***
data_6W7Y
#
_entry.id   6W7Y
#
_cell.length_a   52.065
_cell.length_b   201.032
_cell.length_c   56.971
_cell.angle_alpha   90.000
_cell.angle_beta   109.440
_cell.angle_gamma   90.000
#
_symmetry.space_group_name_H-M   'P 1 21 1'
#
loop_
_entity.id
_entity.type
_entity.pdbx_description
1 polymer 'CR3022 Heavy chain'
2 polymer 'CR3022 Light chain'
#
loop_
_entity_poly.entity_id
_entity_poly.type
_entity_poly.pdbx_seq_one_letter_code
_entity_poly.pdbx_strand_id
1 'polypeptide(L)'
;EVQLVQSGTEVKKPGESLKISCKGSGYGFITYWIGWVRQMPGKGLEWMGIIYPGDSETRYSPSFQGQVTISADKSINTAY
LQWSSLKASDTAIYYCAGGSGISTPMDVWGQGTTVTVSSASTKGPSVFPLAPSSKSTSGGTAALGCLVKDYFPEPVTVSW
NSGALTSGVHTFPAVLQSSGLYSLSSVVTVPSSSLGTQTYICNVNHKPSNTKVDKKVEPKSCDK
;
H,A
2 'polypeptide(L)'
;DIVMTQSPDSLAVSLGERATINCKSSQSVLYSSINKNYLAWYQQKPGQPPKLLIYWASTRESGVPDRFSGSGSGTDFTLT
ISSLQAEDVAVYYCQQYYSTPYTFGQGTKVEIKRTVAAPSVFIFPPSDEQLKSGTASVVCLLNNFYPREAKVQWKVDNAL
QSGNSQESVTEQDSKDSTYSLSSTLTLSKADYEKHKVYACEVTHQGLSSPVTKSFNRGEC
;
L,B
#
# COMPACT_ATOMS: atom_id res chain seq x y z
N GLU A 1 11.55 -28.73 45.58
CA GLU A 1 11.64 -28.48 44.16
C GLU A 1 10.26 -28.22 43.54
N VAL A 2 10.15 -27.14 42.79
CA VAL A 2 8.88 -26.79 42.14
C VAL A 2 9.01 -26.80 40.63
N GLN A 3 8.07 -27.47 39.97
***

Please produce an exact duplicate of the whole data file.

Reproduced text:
data_6W7Y
#
_entry.id   6W7Y
#
_cell.length_a   52.065
_cell.length_b   201.032
_cell.length_c   56.971
_cell.angle_alpha   90.000
_cell.angle_beta   109.440
_cell.angle_gamma   90.000
#
_symmetry.space_group_name_H-M   'P 1 21 1'
#
loop_
_entity.id
_entity.type
_entity.pdbx_description
1 polymer 'CR3022 Heavy chain'
2 polymer 'CR3022 Light chain'
#
loop_
_entity_poly.entity_id
_entity_poly.type
_entity_poly.pdbx_seq_one_letter_code
_entity_poly.pdbx_strand_id
1 'polypeptide(L)'
;EVQLVQSGTEVKKPGESLKISCKGSGYGFITYWIGWVRQMPGKGLEWMGIIYPGDSETRYSPSFQGQVTISADKSINTAY
LQWSSLKASDTAIYYCAGGSGISTPMDVWGQGTTVTVSSASTKGPSVFPLAPSSKSTSGGTAALGCLVKDYFPEPVTVSW
NSGALTSGVHTFPAVLQSSGLYSLSSVVTVPSSSLGTQTYICNVNHKPSNTKVDKKVEPKSCDK
;
H,A
2 'polypeptide(L)'
;DIVMTQSPDSLAVSLGERATINCKSSQSVLYSSINKNYLAWYQQKPGQPPKLLIYWASTRESGVPDRFSGSGSGTDFTLT
ISSLQAEDVAVYYCQQYYSTPYTFGQGTKVEIKRTVAAPSVFIFPPSDEQLKSGTASVVCLLNNFYPREAKVQWKVDNAL
QSGNSQESVTEQDSKDSTYSLSSTLTLSKADYEKHKVYACEVTHQGLSSPVTKSFNRGEC
;
L,B
#
# COMPACT_ATOMS: atom_id res chain seq x y z
N GLU A 1 11.55 -28.73 45.58
CA GLU A 1 11.64 -28.48 44.16
C GLU A 1 10.26 -28.22 43.54
N VAL A 2 10.15 -27.14 42.79
CA VAL A 2 8.88 -26.79 42.14
C VAL A 2 9.01 -26.80 40.63
N GLN A 3 8.07 -27.47 39.97